By Seo Hee Im
PUBLISHED OCTOBER 26, 2007
Even as he made light of possible plans to run for mayor in 2009, Comptroller William Thompson invited New York City college journalists to his office for a briefing and question and answer session on Thursday.
His press detail tried to make his gray conference room inviting with some donuts and coffee, and after prepared remarks about his accomplishments—recent reports on violence in schools, affordable housing for teachers, and health disparities—he welcomed questions from the student journalists.
Students lobbed questions about the MTA’s potential fare hike, the expansion of universities like NYU and Columbia, and immigration to New York City. Thompson’s answers were carefully worded and mostly non-controversial.
Concerning Columbia’s expansion into Manhattanville, Thompson showed cautious support, stating that while universities are vital for a city, expansion should be done in conjunction with the local population. He approved of the recent proposal by Manhattan Borough President Scott Stringer to establish a special zoning district in West Harlem
“I still think there is a way to go,” he said carefully, about plans for Manhattanville. “I think it’s not done yet.”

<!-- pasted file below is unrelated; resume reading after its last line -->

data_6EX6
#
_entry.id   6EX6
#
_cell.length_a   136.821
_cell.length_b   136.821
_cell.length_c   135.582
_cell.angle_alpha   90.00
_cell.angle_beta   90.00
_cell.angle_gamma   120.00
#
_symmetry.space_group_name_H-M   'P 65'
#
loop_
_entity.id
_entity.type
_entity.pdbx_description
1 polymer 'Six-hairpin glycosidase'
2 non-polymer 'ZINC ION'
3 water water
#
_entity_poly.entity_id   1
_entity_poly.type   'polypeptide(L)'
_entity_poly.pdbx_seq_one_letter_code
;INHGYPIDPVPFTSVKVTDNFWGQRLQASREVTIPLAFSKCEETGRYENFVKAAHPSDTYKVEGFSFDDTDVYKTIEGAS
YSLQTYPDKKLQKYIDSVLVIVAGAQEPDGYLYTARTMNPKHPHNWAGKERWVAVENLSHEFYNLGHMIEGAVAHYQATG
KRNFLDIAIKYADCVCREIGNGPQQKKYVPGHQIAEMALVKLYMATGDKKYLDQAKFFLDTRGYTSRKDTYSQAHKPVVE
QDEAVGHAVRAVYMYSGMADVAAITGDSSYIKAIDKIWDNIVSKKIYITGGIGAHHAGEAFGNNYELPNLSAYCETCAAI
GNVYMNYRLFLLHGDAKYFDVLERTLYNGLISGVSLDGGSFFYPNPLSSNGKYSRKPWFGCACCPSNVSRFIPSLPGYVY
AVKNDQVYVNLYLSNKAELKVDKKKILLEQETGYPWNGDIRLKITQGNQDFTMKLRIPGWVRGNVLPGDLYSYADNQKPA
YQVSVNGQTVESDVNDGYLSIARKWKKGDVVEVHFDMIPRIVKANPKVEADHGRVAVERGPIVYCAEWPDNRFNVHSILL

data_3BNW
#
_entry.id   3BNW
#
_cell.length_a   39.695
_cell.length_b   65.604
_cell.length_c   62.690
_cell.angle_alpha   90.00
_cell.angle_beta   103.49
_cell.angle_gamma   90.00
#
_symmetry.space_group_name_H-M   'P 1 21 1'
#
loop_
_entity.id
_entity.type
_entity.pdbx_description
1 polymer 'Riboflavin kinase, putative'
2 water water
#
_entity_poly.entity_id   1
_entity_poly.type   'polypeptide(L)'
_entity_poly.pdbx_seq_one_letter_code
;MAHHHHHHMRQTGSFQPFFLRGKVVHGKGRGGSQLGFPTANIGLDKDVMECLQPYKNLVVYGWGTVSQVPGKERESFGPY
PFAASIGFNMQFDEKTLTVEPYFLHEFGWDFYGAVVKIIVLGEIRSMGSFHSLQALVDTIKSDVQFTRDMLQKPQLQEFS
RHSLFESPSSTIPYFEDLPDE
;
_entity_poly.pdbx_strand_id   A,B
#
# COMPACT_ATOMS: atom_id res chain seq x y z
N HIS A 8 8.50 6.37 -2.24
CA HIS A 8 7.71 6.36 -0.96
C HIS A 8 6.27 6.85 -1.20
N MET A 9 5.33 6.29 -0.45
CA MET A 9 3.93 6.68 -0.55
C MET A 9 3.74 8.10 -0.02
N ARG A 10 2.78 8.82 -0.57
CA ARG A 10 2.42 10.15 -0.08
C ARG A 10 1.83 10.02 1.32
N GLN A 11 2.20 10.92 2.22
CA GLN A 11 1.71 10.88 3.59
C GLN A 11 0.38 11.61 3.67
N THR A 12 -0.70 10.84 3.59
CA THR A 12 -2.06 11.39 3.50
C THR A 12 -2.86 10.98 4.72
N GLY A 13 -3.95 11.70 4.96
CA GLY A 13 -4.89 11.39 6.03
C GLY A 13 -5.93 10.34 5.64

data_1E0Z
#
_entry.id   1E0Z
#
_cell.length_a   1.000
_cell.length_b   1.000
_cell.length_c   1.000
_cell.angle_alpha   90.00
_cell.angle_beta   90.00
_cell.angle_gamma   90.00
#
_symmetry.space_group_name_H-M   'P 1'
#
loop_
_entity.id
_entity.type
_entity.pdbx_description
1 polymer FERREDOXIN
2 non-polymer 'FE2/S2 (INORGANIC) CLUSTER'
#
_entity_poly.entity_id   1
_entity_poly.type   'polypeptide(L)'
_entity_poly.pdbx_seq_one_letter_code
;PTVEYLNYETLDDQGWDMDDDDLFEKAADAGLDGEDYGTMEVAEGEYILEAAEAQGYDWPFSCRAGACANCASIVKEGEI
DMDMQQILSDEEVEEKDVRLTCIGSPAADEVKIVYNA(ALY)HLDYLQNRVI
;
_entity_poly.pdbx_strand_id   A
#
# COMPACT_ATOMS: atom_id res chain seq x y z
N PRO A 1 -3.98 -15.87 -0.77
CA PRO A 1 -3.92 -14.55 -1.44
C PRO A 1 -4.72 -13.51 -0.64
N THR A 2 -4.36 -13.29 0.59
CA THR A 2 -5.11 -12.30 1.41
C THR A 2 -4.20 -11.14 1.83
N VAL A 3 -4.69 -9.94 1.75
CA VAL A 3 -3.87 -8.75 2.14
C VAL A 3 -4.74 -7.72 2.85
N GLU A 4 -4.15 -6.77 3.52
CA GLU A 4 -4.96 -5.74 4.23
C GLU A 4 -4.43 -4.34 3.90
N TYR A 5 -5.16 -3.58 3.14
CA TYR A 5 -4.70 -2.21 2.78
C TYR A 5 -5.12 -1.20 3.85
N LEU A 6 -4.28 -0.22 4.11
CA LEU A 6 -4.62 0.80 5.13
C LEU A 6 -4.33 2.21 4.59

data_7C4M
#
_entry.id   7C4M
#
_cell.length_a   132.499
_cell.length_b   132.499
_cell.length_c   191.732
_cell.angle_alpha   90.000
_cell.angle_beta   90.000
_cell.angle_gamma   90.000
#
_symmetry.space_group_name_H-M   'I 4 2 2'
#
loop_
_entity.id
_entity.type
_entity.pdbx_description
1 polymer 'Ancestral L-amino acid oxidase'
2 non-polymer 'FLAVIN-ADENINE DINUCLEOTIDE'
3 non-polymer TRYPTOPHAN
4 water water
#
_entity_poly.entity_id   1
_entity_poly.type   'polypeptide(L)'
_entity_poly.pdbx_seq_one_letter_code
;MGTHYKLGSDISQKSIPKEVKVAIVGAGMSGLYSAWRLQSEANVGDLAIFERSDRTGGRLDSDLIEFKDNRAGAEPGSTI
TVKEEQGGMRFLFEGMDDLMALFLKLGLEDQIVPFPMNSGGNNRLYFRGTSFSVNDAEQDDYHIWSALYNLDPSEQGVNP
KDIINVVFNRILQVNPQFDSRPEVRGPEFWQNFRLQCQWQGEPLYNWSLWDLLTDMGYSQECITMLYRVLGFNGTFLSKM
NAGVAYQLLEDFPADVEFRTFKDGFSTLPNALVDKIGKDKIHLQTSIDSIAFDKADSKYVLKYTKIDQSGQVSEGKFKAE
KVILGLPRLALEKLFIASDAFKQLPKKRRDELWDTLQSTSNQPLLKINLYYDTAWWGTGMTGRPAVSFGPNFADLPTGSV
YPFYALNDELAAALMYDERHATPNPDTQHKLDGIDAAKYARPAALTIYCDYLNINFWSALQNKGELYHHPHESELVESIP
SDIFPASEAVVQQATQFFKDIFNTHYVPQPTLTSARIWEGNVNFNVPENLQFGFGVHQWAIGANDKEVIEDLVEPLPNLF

Feigning astonishment when he was asked whether the event was held in anticipation of a 2009 run for mayor, he said, “someone told you I’m running for mayor? Who told you that? No, no, I’m kidding.”
Local press and political strategists are already envisioning Thompson in the field for mayor. Doug Muzzio, a public affairs professor at Baruch College said if he ran, he’d be “clearly in the top tier of candidates, probably the front-runner.”
There were moments when Thompson almost sounded like he was on the campaign trail. He called himself a “tough and fair critic” of the mayor and described how he “pounded” the schools chancellor, Joel Klein at a recent meeting.
“As a Comptroller, there’s a certain statutory authority, but then again, as New York City’s second highest elective official behind the mayor, we’ll get involved in anything,” he said.
The last question of the afternoon—where in the city he likes to go to relax—was a softball, but Thompson punted it.
“I don’t know if there is one. It’s a fun city. The thing about NYC is I don’t know if there’s just one place to go.”